In August, I lost my voice.
I don't mean figuratively. I mean literally.
I caught a bad respiratory infection. (The Swine Flu? The Bird Flu? A cold? Who knows.) And then a secondary bacterial infection. Bronchitis. Laryngitis. I developed a fiery sore throat and a hacking cough. My voice grew gravelly, and then it went whispery, and then it started cutting out altogether, without warning, mid-word, and I could no longer make myself understood.
That same week, the week I lost my voice, my son started kindergarten.
There were things, many things, I wanted to tell his teacher. About his sensory disorder. About his difficulty properly holding a crayon, about his inability to sit still for long periods of time, about his inability to concentrate in the presence of certain types of noise. About his facility with language, about his ability to multiply single digit numbers and read chapter books. About his sensitivity — about the time he cried because a girl didn't want to take a card he had made for her. About the fact that he not only knows the names of all the eight planets (and poor demoted dwarf Pluto) but also is capable of explaining that a black hole warps time itself with extreme gravity — that once caught in the trap of a black hole, nothing, not even light, can escape.
I wanted to tell her these things, but I couldn't tell her all of these things, because I had no voice. On Meet the Teacher Night, hopped up on medication, I rasped vaguely and asked whether she had had a chance yet to look over his preschool records.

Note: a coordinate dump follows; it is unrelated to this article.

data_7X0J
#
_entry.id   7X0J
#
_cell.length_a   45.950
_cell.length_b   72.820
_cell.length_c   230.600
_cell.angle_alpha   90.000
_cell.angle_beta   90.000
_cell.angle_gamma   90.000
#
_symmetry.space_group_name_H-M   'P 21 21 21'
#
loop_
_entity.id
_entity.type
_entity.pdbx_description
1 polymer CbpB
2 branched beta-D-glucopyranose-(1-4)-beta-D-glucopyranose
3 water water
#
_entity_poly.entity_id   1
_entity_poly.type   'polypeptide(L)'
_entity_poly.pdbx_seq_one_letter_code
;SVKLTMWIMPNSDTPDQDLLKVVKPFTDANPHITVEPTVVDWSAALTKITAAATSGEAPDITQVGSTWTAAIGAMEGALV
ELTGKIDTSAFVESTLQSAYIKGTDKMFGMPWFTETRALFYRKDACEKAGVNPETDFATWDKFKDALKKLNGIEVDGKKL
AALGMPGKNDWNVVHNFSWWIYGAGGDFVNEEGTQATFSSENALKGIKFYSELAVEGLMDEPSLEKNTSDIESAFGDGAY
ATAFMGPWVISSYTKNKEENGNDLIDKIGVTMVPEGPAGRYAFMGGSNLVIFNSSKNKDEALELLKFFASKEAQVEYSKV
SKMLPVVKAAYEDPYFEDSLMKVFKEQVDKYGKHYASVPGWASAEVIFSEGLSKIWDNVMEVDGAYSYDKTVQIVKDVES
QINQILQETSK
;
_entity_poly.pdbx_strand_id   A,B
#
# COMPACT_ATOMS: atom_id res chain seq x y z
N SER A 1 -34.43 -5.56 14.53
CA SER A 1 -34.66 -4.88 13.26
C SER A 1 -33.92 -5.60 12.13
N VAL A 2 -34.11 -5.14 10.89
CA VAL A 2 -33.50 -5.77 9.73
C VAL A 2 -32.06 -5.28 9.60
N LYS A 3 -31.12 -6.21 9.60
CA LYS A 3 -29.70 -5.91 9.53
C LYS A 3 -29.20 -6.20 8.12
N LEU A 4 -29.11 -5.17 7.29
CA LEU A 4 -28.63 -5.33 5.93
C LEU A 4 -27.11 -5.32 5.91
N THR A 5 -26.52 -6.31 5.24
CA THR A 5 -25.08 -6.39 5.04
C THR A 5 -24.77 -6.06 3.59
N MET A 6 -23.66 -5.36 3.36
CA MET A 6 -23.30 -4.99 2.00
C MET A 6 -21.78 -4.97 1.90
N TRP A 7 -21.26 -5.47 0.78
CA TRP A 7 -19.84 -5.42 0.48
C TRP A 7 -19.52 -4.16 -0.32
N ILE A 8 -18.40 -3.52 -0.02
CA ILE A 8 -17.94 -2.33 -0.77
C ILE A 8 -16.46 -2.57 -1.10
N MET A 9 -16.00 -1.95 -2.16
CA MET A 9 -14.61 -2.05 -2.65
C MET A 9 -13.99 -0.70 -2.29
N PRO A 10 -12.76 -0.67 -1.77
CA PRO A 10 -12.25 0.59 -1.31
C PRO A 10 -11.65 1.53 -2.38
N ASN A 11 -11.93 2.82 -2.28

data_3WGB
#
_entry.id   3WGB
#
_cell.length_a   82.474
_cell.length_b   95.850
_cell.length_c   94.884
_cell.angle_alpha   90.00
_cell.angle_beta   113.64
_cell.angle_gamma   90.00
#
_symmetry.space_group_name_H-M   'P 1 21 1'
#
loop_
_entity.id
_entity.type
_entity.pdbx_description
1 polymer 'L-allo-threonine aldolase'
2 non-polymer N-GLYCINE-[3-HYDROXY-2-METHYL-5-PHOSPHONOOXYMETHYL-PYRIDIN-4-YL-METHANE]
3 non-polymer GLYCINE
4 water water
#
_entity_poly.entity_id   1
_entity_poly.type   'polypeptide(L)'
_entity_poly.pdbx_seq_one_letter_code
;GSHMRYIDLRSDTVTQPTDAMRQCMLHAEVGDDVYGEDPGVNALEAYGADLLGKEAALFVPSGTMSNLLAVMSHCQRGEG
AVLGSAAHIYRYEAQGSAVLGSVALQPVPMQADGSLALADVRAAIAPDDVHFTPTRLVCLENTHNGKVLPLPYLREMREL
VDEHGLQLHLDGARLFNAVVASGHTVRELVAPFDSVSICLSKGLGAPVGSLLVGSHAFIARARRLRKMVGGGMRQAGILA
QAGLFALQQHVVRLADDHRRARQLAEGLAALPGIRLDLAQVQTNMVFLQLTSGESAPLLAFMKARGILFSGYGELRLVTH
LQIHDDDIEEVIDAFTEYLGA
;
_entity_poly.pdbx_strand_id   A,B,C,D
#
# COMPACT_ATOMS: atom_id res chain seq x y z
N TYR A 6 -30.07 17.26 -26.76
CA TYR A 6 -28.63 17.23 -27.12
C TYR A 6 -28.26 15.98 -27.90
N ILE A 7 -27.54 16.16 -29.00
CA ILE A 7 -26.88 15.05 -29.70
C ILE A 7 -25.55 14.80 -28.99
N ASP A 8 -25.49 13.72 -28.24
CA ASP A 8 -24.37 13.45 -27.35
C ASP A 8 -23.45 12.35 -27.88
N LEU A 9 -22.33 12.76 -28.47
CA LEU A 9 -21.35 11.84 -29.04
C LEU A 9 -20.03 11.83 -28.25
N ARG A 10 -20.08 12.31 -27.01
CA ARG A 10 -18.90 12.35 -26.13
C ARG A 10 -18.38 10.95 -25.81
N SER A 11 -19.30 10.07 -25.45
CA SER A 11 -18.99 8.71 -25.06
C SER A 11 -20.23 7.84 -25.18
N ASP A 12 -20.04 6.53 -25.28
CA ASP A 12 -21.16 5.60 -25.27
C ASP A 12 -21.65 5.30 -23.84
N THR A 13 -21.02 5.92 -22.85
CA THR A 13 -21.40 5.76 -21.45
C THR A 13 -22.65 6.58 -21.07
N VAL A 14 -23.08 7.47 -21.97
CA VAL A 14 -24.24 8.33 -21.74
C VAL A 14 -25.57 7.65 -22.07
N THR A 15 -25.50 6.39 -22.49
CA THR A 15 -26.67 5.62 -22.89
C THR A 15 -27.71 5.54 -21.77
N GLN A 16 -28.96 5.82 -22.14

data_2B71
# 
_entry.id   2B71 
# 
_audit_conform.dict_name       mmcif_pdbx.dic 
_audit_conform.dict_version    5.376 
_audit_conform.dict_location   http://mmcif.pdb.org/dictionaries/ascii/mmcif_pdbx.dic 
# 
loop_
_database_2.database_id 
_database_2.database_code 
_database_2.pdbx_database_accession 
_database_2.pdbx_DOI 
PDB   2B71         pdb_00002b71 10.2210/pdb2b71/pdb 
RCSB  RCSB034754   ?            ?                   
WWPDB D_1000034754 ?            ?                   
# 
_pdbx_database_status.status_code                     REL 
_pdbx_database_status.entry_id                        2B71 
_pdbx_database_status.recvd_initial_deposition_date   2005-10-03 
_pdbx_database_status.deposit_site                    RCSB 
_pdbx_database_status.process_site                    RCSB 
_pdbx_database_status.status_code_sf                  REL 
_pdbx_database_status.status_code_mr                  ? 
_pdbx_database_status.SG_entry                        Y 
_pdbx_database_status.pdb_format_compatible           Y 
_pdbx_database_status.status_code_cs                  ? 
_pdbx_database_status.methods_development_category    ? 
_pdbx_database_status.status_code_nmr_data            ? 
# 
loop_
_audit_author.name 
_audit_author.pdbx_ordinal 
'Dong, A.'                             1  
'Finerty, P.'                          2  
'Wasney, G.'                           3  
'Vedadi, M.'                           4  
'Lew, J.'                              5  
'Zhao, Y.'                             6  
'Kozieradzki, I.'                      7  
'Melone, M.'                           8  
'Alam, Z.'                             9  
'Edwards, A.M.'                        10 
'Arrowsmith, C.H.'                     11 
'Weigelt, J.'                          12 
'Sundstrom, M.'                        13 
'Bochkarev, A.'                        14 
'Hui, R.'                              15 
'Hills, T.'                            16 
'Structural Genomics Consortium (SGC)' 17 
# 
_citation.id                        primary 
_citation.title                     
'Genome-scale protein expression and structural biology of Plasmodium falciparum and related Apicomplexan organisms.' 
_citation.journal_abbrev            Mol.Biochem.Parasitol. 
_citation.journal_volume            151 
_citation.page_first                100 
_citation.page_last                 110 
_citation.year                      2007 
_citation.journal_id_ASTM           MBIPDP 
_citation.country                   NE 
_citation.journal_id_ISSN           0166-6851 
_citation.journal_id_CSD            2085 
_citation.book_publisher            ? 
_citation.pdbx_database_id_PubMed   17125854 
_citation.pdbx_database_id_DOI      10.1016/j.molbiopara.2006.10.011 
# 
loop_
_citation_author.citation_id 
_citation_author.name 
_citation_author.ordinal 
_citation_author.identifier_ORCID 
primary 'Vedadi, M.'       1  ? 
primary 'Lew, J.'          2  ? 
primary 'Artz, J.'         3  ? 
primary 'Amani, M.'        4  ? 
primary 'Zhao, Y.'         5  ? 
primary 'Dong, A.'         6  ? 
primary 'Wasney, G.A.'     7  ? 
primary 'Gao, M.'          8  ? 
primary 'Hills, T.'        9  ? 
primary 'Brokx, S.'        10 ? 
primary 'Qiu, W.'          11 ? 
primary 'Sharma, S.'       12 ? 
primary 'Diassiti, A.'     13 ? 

On the second morning of school he cried and asked not to go. He cried and begged for me not to take him to class on the third and the fourth and the fifth day of school. And the sixth. And the seventh. And the eighth. And on the ninth and tenth days of school the boy who used to hop happily onto the bus for preschool without so much as a wave goodbye refused to eat his breakfast and cried so hard he almost vomited.
And still I could barely speak. I could barely eat. I was prescribed a second round of antibiotics. A chest X-ray.
I left barely audible messages on my son's teacher's voice mail, and received formulaic responses.
During the second week of school, my son did not want to eat dinner, or take baths, or go to sleep. One night, as I sat beside him in a dark room, he asked me to estimate the likelihood of the Earth and everyone on it being swallowed up by a black hole before dawn.
And so when my voice came back, it could only say one thing. And that thing was, help him. Help him. Help him.
It's practically all I've been able to say for almost two months now.
I am not being well listened to.
I'm about to get louder.